Yield and soil system changes from conservation tillage in dryland farming: A case study from North Eastern Tanzania
Yield levels in smallholder farming systems in semi-arid sub-Saharan Africa are generally low. Water shortage in the root zone during critical crop development stages is a fundamental constraining factor. While there is ample evidence to show that conservation tillage can promote soil health, it has recently been suggested that the main benefit in semi-arid farming systems may in fact be an in situ water harvesting effect. In this paper we present the result from an on-farm conservation tillage experiment (combining ripping with mulch and manure application) that was carried out in North Eastern Tanzania from 2005 to 2008. Special attention was given to the effects of the tested treatment on the capacity of the soil to retain moisture. The tested conservation treatment only had a clear yield increasing effect during one of the six experimental seasons (maize grain yields increased by 41%, and biomass by 65%), and this was a season that received exceptional amounts of rainfall (549Â mm). While the other seasons provided mixed results, there seemed to be an increasing yield gap between the conservation tillage treatment and the control towards the end of the experiment, and cumulatively the yield increased with 17%. Regarding soil system changes, small but significant effects on chemical and microbiological properties, but not on physical properties, were observed. This raises questions about the suggested water harvesting effect and its potential to contribute to stabilized yield levels under semi-arid conditions. We conclude that, at least in a shorter time perspective, the tested type of conservation tillage seems to boost productivity during already good seasons, rather than stabilize harvests during poor rainfall seasons. Highlighting the challenges involved in upgrading these farming systems, we discuss the potential contribution of conservation tillage towards improved water availability in the crop root zone in a longer term perspective.
If you experience problems downloading a file, check if you have the proper application to view it first. In case of further problems read the IDEAS help page. Note that these files are not on the IDEAS site. Please be patient as the files may be large.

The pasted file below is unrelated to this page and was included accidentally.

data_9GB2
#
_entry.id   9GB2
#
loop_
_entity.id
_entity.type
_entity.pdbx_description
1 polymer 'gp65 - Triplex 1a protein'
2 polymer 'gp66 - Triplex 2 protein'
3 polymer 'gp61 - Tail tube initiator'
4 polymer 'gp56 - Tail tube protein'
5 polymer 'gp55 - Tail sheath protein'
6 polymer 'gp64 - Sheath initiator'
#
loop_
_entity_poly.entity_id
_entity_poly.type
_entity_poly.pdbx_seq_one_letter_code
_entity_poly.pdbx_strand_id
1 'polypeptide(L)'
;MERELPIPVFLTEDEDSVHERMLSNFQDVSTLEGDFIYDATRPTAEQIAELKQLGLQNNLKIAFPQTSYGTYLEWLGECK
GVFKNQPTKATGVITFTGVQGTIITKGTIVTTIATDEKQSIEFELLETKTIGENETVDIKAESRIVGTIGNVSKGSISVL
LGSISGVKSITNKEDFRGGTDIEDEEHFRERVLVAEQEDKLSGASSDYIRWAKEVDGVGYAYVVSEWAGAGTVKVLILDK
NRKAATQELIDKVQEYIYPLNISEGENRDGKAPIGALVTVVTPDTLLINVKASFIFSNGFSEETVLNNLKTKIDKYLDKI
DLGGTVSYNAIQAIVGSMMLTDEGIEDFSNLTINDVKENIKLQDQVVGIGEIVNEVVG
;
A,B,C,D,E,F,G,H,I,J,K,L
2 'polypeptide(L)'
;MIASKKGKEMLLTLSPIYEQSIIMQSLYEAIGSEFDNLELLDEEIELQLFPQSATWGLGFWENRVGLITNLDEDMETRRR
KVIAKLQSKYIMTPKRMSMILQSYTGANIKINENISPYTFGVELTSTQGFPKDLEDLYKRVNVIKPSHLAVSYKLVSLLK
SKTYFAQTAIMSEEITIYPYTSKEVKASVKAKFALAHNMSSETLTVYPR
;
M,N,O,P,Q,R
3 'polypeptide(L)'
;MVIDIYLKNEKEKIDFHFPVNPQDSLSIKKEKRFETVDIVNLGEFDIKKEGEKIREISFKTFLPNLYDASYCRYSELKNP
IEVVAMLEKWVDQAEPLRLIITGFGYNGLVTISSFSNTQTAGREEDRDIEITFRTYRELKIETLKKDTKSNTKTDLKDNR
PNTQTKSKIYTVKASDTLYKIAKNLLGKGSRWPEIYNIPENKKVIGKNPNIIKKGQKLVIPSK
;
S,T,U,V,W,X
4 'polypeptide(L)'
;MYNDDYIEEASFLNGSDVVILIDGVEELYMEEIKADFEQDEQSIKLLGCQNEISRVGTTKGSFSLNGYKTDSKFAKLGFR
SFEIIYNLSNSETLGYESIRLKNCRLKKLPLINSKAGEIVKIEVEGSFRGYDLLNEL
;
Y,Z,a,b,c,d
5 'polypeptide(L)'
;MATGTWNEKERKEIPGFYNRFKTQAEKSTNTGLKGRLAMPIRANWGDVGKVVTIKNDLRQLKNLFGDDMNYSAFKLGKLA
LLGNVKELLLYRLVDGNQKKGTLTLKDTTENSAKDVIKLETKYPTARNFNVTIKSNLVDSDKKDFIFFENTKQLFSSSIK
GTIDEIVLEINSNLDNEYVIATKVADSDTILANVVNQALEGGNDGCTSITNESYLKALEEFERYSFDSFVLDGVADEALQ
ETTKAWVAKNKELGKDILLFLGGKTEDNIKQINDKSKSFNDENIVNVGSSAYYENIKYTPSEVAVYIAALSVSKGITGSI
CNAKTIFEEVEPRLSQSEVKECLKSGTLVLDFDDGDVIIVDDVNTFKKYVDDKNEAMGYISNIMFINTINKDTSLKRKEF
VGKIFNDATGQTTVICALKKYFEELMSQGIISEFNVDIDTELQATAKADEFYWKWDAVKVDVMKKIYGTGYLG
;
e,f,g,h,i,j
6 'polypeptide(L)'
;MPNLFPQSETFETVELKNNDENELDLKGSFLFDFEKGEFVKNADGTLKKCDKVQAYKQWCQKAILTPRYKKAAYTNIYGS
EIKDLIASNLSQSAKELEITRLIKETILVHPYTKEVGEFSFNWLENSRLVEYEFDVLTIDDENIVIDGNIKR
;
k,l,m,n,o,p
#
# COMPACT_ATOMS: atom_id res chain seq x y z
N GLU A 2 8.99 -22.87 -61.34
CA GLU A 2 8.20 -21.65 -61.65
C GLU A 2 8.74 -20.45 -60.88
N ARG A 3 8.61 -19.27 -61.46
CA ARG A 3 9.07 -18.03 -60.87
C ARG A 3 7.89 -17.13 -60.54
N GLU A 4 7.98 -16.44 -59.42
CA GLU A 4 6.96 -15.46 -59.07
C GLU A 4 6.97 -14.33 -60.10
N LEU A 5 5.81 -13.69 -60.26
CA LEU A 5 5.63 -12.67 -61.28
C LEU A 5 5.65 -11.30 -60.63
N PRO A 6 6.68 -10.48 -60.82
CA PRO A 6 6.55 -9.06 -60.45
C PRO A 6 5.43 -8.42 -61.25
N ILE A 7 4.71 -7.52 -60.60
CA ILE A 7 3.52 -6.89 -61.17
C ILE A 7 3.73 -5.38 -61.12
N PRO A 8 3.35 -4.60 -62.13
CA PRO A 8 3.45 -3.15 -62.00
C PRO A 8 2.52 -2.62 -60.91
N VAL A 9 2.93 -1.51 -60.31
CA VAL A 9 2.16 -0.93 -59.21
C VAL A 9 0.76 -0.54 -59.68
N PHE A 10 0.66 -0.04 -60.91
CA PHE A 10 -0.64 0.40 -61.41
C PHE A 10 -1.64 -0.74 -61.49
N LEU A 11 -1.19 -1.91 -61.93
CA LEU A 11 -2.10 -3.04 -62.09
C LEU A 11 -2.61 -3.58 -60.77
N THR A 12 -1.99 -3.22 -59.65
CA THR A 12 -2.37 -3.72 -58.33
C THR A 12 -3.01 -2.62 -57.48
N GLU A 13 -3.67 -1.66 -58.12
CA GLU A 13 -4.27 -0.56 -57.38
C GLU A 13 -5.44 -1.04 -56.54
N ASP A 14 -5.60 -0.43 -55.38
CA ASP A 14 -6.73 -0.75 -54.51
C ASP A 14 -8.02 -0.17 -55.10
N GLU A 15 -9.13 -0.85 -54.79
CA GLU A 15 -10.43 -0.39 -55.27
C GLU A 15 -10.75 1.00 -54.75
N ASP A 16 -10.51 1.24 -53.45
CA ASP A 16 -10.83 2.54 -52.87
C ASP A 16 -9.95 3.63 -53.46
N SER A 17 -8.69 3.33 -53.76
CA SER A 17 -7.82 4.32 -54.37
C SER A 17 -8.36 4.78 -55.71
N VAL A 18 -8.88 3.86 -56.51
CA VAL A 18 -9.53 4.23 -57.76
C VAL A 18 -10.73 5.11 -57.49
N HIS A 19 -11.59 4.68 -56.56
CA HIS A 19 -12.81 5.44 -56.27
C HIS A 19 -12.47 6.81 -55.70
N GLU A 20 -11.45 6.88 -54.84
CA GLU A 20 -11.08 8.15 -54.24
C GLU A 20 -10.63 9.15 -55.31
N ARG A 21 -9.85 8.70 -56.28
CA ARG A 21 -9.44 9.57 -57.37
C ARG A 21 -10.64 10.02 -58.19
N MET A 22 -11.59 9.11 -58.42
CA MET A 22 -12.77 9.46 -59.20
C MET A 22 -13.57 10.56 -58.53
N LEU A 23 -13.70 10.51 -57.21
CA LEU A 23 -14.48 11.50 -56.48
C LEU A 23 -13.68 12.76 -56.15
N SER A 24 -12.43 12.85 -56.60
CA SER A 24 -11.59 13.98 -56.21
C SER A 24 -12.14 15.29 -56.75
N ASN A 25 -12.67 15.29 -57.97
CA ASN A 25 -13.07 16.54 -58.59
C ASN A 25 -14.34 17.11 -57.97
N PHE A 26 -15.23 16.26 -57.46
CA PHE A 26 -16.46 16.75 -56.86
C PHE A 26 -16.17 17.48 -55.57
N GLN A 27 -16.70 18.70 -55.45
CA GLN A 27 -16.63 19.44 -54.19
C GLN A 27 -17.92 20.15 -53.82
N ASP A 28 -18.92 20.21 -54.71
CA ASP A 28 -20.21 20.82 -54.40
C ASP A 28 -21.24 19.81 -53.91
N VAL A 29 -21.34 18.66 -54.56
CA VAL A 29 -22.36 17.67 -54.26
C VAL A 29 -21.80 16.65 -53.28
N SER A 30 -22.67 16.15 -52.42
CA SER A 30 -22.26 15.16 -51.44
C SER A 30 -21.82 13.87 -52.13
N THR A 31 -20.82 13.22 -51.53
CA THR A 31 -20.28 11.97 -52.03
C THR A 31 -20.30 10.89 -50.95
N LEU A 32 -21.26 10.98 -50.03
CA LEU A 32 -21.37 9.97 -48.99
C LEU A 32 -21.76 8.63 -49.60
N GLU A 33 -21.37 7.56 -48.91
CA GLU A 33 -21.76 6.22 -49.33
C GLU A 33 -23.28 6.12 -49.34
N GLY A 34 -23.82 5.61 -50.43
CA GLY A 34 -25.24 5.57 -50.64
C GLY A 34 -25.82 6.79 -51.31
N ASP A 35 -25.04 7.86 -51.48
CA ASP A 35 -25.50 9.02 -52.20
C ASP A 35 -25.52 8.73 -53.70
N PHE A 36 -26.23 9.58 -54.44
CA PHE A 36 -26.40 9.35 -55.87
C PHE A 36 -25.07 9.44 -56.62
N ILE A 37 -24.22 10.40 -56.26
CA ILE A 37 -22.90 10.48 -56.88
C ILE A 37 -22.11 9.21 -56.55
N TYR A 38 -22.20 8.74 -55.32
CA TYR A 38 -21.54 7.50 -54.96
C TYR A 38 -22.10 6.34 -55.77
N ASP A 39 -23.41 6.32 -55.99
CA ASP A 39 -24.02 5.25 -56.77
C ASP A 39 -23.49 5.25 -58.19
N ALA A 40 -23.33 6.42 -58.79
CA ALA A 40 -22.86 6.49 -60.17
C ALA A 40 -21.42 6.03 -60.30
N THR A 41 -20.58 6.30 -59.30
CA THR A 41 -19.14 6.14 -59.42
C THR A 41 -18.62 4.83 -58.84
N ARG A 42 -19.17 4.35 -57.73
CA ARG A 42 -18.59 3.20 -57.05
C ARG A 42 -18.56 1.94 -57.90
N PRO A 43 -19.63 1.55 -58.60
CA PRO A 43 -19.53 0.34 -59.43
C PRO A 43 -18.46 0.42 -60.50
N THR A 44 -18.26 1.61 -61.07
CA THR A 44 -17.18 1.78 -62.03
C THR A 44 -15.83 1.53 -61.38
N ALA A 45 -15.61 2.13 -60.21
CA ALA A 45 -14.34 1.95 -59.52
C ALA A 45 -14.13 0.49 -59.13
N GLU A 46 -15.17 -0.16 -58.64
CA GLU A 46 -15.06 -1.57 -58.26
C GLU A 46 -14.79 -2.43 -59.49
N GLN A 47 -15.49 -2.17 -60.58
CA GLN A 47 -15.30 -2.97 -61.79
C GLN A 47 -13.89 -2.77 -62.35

As the access to this document is restricted, you may want to look for a different version under "Related research" (further below) or search for a different version of it.
References listed on IDEAS
Please report citation or reference errors to , or , if you are the registered author of the cited work, log in to your RePEc Author Service profile, click on "citations" and make appropriate adjustments.:
- Diao, Xinshen & Hazell, P.B.R. & Resnick, Danielle & Thurlow, James, 2007.
"The role of agriculture in development: Implications for Sub-Saharan Africa,"
153, International Food Policy Research Institute (IFPRI).
- Diao, Xinshen & Hazell, Peter & Resnick, Danielle & Thurlow, James, 2006. "The role of agriculture in development: implications for Sub-Saharan Africa," DSGD discussion papers 29, International Food Policy Research Institute (IFPRI).
- Rockstrom, J. & Hatibu, N. & Oweis, T. Y. & Wani, S. & Barron, J. & Bruggeman, A. & Farahani, J. & Karlberg, L. & Qiang, Z., 2007. "Managing water in rainfed agriculture," IWMI Books, Reports H040201, International Water Management Institute.
- Haggblade, Steven & Tembo, Gelson, 2003. "Conservation farming in Zambia:," EPTD discussion papers 108, International Food Policy Research Institute (IFPRI).
- Knowler, Duncan & Bradshaw, Ben, 2007. "Farmers' adoption of conservation agriculture: A review and synthesis of recent research," Food Policy, Elsevier, vol. 32(1), pages 25-48, February.
When requesting a correction, please mention this item's handle: RePEc:eee:agiwat:v:98:y:2011:i:11:p:1687-1695. See general information about how to correct material in RePEc.
For technical questions regarding this item, or to correct its authors, title, abstract, bibliographic or download information, contact: (Dana Niculescu)
If you have authored this item and are not yet registered with RePEc, we encourage you to do it here. This allows to link your profile to this item. It also allows you to accept potential citations to this item that we are uncertain about.
If references are entirely missing, you can add them using this form.
If the full references list an item that is present in RePEc, but the system did not link to it, you can help with this form.
If you know of missing items citing this one, you can help us creating those links by adding the relevant references in the same way as above, for each refering item. If you are a registered author of this item, you may also want to check the "citations" tab in your profile, as there may be some citations waiting for confirmation.
Please note that corrections may take a couple of weeks to filter through the various RePEc services.